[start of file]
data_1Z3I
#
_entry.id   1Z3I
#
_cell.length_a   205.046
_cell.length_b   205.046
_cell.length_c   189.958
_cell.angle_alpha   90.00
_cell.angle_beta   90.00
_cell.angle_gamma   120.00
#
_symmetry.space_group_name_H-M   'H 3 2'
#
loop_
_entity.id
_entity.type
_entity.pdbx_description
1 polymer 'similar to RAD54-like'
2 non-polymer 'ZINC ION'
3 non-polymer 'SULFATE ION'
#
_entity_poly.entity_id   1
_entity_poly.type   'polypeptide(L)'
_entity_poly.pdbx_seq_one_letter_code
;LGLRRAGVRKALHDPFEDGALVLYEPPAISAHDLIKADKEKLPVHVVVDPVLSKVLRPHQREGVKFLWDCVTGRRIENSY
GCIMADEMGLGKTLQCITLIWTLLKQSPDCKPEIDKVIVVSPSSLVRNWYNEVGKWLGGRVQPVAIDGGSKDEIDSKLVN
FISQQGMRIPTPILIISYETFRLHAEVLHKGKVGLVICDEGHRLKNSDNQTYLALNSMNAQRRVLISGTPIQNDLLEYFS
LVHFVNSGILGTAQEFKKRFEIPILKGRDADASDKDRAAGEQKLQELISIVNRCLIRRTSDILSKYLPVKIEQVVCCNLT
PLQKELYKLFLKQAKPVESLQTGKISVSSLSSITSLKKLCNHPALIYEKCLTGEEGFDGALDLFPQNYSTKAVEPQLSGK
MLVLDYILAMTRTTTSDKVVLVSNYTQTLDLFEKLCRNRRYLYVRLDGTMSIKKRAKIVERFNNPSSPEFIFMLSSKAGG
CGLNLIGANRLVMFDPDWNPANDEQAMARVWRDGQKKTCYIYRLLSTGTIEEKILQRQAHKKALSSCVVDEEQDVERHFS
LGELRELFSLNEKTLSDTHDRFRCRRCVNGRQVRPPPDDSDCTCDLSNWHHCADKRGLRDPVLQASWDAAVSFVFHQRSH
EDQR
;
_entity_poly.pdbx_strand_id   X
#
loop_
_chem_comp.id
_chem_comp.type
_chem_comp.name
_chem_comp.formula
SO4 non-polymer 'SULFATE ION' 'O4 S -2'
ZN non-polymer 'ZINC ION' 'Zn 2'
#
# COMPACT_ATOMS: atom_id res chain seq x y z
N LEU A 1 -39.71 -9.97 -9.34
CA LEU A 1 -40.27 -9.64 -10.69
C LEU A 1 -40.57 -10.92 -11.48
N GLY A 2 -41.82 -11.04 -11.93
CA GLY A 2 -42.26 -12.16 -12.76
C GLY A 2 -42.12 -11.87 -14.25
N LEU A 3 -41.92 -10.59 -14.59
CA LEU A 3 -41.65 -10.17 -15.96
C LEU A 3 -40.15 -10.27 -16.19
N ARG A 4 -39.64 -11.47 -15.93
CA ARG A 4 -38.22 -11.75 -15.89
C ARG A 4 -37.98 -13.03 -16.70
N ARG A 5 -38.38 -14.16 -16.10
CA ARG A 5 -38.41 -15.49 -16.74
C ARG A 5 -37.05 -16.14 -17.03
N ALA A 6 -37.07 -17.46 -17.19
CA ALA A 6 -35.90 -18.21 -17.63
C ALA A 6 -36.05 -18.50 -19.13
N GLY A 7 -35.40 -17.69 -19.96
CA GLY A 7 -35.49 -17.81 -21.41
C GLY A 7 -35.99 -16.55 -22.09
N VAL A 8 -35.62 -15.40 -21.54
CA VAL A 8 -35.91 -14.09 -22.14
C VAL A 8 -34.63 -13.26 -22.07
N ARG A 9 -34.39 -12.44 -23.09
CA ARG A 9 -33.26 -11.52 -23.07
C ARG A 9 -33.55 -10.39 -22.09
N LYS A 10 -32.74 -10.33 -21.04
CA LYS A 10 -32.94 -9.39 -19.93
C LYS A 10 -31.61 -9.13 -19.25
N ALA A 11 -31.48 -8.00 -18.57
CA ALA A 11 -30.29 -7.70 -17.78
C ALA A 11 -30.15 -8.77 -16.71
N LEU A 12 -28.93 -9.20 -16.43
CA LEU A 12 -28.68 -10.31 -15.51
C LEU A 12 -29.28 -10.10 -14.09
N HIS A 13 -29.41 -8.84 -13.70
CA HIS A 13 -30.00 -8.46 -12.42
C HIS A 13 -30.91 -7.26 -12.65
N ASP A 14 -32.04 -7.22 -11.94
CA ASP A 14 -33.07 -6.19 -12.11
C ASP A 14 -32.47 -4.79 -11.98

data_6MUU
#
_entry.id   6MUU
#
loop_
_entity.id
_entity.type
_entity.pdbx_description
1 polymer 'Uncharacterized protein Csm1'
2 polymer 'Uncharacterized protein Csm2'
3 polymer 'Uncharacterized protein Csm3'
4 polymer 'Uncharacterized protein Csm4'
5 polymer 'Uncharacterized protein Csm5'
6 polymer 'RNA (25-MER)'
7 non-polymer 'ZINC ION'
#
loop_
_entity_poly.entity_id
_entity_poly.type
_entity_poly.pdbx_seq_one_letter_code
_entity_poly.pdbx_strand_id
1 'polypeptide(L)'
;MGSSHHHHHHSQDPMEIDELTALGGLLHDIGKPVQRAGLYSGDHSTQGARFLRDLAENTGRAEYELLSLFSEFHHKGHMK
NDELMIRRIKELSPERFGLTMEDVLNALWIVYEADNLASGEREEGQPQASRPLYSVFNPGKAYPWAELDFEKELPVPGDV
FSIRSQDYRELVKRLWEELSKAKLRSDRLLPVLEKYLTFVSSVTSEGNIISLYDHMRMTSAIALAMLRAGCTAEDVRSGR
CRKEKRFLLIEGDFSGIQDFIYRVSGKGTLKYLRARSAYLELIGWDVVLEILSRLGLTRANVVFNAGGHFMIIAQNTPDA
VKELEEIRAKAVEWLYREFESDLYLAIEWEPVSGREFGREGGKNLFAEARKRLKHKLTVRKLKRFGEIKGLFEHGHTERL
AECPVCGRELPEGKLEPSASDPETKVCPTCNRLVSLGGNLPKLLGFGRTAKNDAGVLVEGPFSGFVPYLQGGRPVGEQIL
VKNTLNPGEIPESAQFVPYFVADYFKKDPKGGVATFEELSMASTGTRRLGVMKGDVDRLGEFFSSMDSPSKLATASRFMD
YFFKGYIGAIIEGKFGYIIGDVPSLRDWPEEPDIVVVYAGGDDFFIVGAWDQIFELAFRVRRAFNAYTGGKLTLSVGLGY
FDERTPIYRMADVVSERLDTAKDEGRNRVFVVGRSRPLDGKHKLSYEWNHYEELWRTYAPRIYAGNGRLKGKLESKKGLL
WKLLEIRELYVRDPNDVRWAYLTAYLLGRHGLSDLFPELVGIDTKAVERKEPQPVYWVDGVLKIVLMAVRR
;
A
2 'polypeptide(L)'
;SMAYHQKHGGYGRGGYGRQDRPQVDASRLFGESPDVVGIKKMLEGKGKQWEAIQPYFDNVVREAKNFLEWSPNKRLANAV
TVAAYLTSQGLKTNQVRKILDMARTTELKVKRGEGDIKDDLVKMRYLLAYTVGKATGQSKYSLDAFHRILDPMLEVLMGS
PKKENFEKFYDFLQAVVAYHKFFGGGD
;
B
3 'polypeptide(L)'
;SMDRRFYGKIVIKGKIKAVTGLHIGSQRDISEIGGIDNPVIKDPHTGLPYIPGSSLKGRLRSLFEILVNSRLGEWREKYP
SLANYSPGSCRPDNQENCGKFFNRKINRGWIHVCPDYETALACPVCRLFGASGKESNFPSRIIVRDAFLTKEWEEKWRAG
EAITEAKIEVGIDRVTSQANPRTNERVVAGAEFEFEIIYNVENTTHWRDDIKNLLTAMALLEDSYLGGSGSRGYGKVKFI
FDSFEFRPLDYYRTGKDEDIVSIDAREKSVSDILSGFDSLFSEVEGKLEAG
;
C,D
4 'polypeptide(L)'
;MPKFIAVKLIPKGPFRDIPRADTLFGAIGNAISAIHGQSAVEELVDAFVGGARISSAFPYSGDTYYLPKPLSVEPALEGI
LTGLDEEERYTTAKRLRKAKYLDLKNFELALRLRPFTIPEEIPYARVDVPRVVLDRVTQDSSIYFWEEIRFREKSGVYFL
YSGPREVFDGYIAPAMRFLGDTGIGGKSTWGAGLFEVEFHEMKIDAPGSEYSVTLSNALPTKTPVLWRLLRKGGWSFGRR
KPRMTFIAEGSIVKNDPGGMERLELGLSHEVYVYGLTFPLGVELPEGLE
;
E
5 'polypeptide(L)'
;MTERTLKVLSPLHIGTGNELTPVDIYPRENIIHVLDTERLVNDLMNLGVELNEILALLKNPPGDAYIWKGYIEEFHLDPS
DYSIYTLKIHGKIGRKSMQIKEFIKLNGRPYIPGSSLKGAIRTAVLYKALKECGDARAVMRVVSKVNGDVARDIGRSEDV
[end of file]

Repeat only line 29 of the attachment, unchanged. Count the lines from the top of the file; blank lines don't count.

PLQKELYKLFLKQAKPVESLQTGKISVSSLSSITSLKKLCNHPALIYEKCLTGEEGFDGALDLFPQNYSTKAVEPQLSGK